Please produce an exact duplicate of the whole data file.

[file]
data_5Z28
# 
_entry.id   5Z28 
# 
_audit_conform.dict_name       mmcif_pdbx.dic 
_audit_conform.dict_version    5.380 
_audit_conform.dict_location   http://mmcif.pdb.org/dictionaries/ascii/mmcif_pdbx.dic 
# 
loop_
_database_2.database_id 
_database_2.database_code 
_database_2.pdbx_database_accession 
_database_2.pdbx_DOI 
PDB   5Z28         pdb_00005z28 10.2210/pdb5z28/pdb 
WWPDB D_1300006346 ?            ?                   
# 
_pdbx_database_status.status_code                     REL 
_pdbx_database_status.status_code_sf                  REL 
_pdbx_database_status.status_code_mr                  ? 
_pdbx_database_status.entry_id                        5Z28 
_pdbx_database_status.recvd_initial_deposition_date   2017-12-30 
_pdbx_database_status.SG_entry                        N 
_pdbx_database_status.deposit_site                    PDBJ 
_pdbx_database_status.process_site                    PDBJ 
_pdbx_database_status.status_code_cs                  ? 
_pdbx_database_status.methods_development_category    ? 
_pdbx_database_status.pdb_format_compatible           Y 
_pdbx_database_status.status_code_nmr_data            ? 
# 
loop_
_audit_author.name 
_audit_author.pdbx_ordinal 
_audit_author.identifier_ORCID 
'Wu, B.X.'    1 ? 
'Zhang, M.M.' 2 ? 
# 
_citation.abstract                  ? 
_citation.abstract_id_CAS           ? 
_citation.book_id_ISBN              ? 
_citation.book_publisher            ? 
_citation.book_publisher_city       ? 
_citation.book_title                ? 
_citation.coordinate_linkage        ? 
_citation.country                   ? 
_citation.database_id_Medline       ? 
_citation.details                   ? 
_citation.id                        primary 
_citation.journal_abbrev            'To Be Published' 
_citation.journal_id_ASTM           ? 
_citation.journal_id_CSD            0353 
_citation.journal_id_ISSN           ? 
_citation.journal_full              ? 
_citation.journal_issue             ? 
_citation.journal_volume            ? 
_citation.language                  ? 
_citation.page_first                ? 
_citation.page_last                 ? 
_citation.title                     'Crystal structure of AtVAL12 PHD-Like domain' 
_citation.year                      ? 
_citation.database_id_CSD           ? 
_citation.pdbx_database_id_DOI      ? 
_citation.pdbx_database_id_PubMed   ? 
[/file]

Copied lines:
data_5Z28
# 
_entry.id   5Z28 
# 
_audit_conform.dict_name       mmcif_pdbx.dic 
_audit_conform.dict_version    5.380 
_audit_conform.dict_location   http://mmcif.pdb.org/dictionaries/ascii/mmcif_pdbx.dic 
# 
loop_
_database_2.database_id 
_database_2.database_code 
_database_2.pdbx_database_accession 
_database_2.pdbx_DOI 
PDB   5Z28         pdb_00005z28 10.2210/pdb5z28/pdb 
WWPDB D_1300006346 ?            ?                   
# 
_pdbx_database_status.status_code                     REL 
_pdbx_database_status.status_code_sf                  REL 
_pdbx_database_status.status_code_mr                  ? 
_pdbx_database_status.entry_id                        5Z28 
_pdbx_database_status.recvd_initial_deposition_date   2017-12-30 
_pdbx_database_status.SG_entry                        N 
_pdbx_database_status.deposit_site                    PDBJ 
_pdbx_database_status.process_site                    PDBJ 
_pdbx_database_status.status_code_cs                  ? 
_pdbx_database_status.methods_development_category    ? 
_pdbx_database_status.pdb_format_compatible           Y 
_pdbx_database_status.status_code_nmr_data            ? 
# 
loop_
_audit_author.name 
_audit_author.pdbx_ordinal 
_audit_author.identifier_ORCID 
'Wu, B.X.'    1 ? 
'Zhang, M.M.' 2 ? 
# 
_citation.abstract                  ? 
_citation.abstract_id_CAS           ? 
_citation.book_id_ISBN              ? 
_citation.book_publisher            ? 
_citation.book_publisher_city       ? 
_citation.book_title                ? 
_citation.coordinate_linkage        ? 
_citation.country                   ? 
_citation.database_id_Medline       ? 
_citation.details                   ? 
_citation.id                        primary 
_citation.journal_abbrev            'To Be Published' 
_citation.journal_id_ASTM           ? 
_citation.journal_id_CSD            0353 
_citation.journal_id_ISSN           ? 
_citation.journal_full              ? 
_citation.journal_issue             ? 
_citation.journal_volume            ? 
_citation.language                  ? 
_citation.page_first                ? 
_citation.page_last                 ? 
_citation.title                     'Crystal structure of AtVAL12 PHD-Like domain' 
_citation.year                      ? 
_citation.database_id_CSD           ? 
_citation.pdbx_database_id_DOI      ? 
_citation.pdbx_database_id_PubMed   ? 